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Re: Re:

10 Aug 2016 01:42

thehog wrote:
Benotti69 wrote:http://www.couriermail.com.au/sport/olympics-2016/convicted-drug-cheats-escaped-out-of-competition-testing-before-rio/news-story/1a8d97cd2cd846d8d9c973391e4a71ad

OLYMPIC swimmers and coaches have lost complete faith in FINA amid revelations swimming’s governing body inexplicably let two convicted drug cheats escape out of competition testing for five months last year.

Not that the tests are easy to beat anyways.


Aussie swimmers pretending to be clean? Now, that is the biggest laugh in the history of sport :rolleyes:


The media down here is all over it talking about how our great clean Aussie swimmers having to compete against these doped up Chinese cheats, not even one voice speaking about the possibility that Aussie swimmers could be doping, they just wouldn't do that as we don't have a doping culture and show just what can be achieved with good old hard work :rolleyes:
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Re: Re:

10 Aug 2016 02:23

StryderHells wrote:
thehog wrote:
Benotti69 wrote:http://www.couriermail.com.au/sport/olympics-2016/convicted-drug-cheats-escaped-out-of-competition-testing-before-rio/news-story/1a8d97cd2cd846d8d9c973391e4a71ad

OLYMPIC swimmers and coaches have lost complete faith in FINA amid revelations swimming’s governing body inexplicably let two convicted drug cheats escape out of competition testing for five months last year.

Not that the tests are easy to beat anyways.


Aussie swimmers pretending to be clean? Now, that is the biggest laugh in the history of sport :rolleyes:


The media down here is all over it talking about how our great clean Aussie swimmers having to compete against these doped up Chinese cheats, not even one voice speaking about the possibility that Aussie swimmers could be doping, they just wouldn't do that as we don't have a doping culture and show just what can be achieved with good old hard work :rolleyes:


I could only imagine. They might ask themselves what happened to Hackett, Thorpe, Miller etc. when they stopped swimming. They move to other meds or fall deep into depression, generally both. The Aussie cyclists under Walsh were mostly the same. There is no support structure for ex-athletes who doped their entire careers.
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Re: Re:

10 Aug 2016 02:39

StryderHells wrote:
thehog wrote:
Benotti69 wrote:http://www.couriermail.com.au/sport/olympics-2016/convicted-drug-cheats-escaped-out-of-competition-testing-before-rio/news-story/1a8d97cd2cd846d8d9c973391e4a71ad

OLYMPIC swimmers and coaches have lost complete faith in FINA amid revelations swimming’s governing body inexplicably let two convicted drug cheats escape out of competition testing for five months last year.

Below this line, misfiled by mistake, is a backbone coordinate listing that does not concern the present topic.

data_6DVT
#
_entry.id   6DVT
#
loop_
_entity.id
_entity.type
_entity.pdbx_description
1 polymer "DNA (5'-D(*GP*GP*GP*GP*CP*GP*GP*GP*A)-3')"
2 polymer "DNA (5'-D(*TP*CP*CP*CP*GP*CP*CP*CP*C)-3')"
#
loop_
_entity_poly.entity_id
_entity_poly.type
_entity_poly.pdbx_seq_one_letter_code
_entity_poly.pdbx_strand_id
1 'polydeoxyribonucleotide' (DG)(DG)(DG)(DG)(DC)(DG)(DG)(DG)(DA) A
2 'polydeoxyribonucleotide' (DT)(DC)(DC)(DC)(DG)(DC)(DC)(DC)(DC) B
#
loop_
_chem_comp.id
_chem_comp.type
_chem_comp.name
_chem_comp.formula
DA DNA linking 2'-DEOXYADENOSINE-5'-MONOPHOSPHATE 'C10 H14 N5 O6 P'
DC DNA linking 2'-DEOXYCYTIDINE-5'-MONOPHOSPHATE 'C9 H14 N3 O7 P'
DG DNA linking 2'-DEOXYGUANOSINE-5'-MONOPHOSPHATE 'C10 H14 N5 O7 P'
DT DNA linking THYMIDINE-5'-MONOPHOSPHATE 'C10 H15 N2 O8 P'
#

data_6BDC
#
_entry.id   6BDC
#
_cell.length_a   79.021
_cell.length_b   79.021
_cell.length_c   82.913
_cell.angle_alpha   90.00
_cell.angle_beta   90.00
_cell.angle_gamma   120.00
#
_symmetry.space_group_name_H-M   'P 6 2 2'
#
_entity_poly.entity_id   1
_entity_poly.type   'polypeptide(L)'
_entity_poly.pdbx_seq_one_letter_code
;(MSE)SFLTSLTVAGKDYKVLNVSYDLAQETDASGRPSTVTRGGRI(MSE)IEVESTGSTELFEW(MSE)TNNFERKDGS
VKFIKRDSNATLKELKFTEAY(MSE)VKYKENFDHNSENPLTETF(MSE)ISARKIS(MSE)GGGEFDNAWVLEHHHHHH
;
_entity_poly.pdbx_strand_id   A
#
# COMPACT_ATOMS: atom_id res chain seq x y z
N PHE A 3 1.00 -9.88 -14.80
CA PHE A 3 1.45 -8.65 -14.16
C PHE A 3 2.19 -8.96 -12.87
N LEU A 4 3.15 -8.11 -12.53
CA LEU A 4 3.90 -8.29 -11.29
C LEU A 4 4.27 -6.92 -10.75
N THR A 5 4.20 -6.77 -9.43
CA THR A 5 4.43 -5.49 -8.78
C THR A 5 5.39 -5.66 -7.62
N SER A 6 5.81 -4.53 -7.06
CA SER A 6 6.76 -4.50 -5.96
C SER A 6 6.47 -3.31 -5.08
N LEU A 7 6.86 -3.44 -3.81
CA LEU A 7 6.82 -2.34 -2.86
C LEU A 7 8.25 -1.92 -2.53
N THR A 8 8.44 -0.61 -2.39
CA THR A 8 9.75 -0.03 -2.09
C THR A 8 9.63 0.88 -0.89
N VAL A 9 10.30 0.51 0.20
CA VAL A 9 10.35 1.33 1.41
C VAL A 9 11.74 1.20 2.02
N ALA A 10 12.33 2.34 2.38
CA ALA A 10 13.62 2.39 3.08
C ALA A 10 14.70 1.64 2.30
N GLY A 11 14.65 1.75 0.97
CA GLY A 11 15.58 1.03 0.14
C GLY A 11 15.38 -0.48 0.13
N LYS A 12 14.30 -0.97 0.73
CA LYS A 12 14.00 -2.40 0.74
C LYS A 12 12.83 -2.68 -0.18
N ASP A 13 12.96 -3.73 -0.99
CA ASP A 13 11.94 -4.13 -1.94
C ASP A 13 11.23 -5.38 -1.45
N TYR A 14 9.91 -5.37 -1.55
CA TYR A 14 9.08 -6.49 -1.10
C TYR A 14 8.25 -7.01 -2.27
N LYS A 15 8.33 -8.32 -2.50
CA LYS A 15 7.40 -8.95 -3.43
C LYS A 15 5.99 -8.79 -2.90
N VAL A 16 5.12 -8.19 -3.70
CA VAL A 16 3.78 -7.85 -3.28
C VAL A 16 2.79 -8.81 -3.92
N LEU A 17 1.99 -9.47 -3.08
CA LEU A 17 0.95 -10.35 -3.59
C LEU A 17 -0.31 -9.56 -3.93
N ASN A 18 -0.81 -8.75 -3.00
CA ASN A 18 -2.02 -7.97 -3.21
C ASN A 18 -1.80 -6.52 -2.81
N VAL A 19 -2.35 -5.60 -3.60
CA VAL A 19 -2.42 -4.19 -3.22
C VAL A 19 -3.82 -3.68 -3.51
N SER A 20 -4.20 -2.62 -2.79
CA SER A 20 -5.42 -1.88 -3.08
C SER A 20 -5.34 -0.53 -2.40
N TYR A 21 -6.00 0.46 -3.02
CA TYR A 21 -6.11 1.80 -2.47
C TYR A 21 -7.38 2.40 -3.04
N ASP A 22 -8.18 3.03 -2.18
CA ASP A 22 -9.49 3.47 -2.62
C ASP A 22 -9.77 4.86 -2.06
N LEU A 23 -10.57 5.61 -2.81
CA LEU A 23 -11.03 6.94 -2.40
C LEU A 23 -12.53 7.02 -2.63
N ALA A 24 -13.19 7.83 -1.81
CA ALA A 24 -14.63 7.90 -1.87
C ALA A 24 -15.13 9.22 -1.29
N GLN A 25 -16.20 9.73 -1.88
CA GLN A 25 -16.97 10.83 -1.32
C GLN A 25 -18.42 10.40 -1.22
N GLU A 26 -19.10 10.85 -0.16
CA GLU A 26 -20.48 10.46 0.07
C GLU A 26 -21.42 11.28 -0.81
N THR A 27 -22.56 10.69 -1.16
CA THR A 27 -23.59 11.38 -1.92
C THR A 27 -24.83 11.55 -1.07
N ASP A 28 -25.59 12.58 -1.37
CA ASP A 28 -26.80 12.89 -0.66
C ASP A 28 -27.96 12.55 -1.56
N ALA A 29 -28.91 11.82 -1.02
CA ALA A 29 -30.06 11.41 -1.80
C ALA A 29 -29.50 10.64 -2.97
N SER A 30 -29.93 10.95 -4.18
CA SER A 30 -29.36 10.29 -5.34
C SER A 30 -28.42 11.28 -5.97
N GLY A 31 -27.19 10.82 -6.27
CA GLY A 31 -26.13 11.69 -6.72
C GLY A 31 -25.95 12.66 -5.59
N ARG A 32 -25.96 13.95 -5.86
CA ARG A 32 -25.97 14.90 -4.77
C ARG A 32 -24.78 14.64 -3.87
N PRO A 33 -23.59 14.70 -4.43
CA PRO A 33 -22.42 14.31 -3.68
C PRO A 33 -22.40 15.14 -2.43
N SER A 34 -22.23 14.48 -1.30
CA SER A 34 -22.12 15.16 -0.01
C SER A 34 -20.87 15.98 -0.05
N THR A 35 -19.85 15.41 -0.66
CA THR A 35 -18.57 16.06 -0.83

Not that the tests are easy to beat anyways.


Aussie swimmers pretending to be clean? Now, that is the biggest laugh in the history of sport :rolleyes:


The media down here is all over it talking about how our great clean Aussie swimmers having to compete against these doped up Chinese cheats, not even one voice speaking about the possibility that Aussie swimmers could be doping, they just wouldn't do that as we don't have a doping culture and show just what can be achieved with good old hard work :rolleyes:



I always felt that the Aussies were less uptight and more neutral, perhaps things have changed in media. The American media was always going to try and persuade the public to view Russians and Chinese as 'villains.' You saw the clearly with King and to some extent Phelps, who backed her. Perhaps they did so on their own belief (though hypocritical it may be, as I am not convinced a clean athlete would be able to dominate dopers, who are equally talented and work hard) and not any pressure or anything they may have seen in the media, but no doubt it's working in the US. I have largely avoided going to any US MSM outlet and avoided the comment sections. Today I read one or two of the stories post King's victory, and the hero vs villain references were nauseating. The comment section fed on that, it seemed.

I suppose the Americans like King work extremely hard to win their medals 'clean,' while the Russians and Chinese don't work hard, have no talent and have to rely on doping to try and compete at the American level.
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10 Aug 2016 03:17

Swimming fans - What's the deal with Hosszu anyway? I'm far from a swimming expert but it seems like every other major swimmer is several years younger than her (female swimmers peak very early?)

And then I saw that she didn't do anything in 04 or 08 and met her current coach (unrelated: who sounds like a psycho) right after 2012 where her best result in an event was 4th. Then the next year she started breaking World Records..

Is that progression/peaking at 27 believable at all?


As an aside, what is the general reputation of swimming as a sport? Like, if you'd compare it to an era of cycling..